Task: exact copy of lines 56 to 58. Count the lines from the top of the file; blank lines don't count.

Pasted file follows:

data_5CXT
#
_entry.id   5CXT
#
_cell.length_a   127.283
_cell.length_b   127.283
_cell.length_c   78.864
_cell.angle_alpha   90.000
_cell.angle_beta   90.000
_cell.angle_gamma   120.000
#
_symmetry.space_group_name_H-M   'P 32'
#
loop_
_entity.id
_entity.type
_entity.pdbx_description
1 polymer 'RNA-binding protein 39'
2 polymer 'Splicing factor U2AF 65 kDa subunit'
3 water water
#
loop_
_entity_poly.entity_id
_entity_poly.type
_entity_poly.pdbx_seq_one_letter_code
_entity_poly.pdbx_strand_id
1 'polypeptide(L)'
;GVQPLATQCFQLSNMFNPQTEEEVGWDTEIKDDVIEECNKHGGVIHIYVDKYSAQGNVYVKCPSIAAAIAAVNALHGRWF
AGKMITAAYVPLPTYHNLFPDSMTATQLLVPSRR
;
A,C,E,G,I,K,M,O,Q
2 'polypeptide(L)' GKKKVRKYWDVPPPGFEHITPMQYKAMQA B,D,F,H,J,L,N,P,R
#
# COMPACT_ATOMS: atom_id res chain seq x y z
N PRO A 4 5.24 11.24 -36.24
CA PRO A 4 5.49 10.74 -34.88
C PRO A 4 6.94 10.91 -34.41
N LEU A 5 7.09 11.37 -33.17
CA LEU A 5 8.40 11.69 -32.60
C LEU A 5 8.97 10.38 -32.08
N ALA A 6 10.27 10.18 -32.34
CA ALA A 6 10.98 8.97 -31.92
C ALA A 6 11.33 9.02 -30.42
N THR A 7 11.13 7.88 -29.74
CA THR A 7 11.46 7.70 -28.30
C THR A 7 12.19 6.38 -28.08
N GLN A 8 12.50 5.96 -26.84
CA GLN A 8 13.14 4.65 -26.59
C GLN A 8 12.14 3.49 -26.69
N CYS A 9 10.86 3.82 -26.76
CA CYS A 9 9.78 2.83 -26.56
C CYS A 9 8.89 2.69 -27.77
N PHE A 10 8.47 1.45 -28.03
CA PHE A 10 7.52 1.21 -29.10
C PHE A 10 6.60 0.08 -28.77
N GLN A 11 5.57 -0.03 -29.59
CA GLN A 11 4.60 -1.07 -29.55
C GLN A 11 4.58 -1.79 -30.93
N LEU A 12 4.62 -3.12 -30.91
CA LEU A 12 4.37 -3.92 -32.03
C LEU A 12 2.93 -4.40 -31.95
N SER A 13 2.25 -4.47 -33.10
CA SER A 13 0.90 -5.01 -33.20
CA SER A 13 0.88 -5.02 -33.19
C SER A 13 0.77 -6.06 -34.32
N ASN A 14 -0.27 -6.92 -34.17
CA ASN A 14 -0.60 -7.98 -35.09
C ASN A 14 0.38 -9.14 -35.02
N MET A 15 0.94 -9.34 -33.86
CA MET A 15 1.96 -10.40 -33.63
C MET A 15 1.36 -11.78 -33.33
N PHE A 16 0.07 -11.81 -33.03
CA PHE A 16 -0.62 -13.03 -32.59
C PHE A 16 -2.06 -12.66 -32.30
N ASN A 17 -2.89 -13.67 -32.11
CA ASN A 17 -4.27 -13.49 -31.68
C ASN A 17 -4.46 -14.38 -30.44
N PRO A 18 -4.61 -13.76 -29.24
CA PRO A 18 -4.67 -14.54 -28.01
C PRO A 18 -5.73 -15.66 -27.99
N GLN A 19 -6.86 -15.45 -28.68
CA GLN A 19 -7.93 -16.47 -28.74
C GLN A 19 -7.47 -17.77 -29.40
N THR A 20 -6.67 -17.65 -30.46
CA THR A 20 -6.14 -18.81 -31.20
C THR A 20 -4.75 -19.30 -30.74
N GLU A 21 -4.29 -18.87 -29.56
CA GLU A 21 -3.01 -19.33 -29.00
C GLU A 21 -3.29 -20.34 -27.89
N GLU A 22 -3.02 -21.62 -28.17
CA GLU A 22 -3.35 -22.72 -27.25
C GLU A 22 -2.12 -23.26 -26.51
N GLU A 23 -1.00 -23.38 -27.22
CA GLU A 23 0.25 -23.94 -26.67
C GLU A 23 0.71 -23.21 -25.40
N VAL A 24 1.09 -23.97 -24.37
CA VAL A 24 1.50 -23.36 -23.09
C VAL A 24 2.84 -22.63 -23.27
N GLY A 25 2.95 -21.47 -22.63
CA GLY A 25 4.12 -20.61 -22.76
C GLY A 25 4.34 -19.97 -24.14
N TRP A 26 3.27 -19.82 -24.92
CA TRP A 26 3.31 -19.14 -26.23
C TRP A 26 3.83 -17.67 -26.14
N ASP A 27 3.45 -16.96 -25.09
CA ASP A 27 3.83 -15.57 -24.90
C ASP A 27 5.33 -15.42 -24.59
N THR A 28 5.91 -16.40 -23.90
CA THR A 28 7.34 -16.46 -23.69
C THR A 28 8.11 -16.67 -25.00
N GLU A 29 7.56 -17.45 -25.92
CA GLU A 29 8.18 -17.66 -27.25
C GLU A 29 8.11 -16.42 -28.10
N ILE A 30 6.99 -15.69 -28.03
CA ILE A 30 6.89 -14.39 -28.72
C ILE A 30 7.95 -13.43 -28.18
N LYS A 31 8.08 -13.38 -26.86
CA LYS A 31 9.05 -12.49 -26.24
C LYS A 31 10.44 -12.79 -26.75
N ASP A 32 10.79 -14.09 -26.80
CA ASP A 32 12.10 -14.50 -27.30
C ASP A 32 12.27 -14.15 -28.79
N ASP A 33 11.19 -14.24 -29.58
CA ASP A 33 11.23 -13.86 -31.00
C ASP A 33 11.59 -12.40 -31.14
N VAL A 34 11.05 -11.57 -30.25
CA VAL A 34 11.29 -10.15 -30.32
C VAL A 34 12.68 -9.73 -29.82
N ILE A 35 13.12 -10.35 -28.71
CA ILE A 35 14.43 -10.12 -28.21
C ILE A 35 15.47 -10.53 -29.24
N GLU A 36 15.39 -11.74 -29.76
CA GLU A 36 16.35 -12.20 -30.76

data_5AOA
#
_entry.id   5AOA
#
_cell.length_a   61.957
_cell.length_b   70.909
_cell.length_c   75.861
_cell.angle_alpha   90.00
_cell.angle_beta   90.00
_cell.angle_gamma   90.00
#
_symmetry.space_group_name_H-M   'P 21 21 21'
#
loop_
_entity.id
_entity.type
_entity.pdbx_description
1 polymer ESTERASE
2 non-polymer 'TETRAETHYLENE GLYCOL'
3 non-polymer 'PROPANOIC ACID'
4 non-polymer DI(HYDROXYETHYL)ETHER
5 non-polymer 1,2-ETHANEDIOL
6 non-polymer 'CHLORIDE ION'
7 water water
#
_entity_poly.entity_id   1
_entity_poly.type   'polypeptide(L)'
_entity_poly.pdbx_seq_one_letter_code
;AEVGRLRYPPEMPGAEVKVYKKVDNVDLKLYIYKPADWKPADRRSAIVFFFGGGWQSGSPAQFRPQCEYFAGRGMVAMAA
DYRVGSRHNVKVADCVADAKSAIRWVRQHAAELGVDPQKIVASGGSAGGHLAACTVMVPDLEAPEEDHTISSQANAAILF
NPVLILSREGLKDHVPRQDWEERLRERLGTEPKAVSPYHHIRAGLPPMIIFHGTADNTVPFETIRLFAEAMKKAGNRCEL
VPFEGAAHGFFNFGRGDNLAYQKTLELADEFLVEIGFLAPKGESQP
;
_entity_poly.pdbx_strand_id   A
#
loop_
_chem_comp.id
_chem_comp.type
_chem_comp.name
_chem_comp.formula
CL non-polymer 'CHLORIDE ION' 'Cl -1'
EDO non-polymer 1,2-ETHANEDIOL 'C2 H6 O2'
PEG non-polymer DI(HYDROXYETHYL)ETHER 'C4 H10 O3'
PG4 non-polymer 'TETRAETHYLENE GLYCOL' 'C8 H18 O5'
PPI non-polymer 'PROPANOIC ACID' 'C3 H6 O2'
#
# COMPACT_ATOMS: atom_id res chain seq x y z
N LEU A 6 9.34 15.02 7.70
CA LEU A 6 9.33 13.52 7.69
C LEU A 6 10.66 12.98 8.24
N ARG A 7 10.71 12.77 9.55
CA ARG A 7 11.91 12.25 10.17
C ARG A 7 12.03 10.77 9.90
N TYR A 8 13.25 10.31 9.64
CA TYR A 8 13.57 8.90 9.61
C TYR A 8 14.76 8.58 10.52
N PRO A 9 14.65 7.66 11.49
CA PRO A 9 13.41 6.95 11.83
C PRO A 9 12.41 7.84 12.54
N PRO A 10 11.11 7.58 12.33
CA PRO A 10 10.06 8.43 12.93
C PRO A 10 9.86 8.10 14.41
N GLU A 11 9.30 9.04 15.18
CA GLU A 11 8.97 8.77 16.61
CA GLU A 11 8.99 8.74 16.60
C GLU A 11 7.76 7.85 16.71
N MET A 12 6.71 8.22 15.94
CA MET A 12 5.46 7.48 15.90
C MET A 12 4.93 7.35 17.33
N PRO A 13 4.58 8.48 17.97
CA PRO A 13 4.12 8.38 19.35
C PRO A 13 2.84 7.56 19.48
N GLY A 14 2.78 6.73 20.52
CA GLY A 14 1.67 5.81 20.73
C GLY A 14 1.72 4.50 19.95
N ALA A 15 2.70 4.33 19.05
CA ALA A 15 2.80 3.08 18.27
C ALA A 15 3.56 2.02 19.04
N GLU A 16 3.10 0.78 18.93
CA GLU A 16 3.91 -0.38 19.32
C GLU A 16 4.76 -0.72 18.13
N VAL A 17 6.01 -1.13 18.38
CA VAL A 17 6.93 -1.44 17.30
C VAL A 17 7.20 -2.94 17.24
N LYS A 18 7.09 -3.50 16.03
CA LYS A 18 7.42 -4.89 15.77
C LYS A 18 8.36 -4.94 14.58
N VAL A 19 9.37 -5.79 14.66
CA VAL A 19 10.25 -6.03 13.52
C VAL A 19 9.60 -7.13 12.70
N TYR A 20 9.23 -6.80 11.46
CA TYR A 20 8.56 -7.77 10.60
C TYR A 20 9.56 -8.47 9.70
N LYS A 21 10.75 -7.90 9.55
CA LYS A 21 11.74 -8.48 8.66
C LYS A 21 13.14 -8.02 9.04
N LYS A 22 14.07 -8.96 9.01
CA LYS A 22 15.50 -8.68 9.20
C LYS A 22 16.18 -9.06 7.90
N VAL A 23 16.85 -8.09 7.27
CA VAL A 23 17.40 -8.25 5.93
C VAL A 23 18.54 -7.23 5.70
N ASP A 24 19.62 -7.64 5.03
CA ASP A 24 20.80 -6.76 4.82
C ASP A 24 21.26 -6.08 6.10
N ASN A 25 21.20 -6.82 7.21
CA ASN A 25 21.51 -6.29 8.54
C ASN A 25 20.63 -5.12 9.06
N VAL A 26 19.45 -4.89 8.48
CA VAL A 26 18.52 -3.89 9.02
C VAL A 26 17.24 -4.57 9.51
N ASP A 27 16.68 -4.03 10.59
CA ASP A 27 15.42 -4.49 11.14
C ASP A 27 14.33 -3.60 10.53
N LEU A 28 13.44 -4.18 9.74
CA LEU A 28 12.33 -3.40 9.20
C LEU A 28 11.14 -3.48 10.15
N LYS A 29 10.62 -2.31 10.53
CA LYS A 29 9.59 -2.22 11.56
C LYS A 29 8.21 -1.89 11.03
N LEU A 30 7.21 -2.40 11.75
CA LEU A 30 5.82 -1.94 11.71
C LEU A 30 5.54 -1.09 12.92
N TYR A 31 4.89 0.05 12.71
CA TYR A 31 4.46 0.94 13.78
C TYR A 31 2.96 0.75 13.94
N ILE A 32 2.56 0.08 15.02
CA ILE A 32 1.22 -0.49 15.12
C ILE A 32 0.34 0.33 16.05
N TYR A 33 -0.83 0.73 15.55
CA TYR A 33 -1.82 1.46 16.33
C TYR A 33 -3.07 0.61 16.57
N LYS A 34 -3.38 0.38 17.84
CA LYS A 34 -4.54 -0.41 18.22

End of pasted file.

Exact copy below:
N GLN A 11 5.57 -0.03 -29.59
CA GLN A 11 4.60 -1.07 -29.55
C GLN A 11 4.58 -1.79 -30.93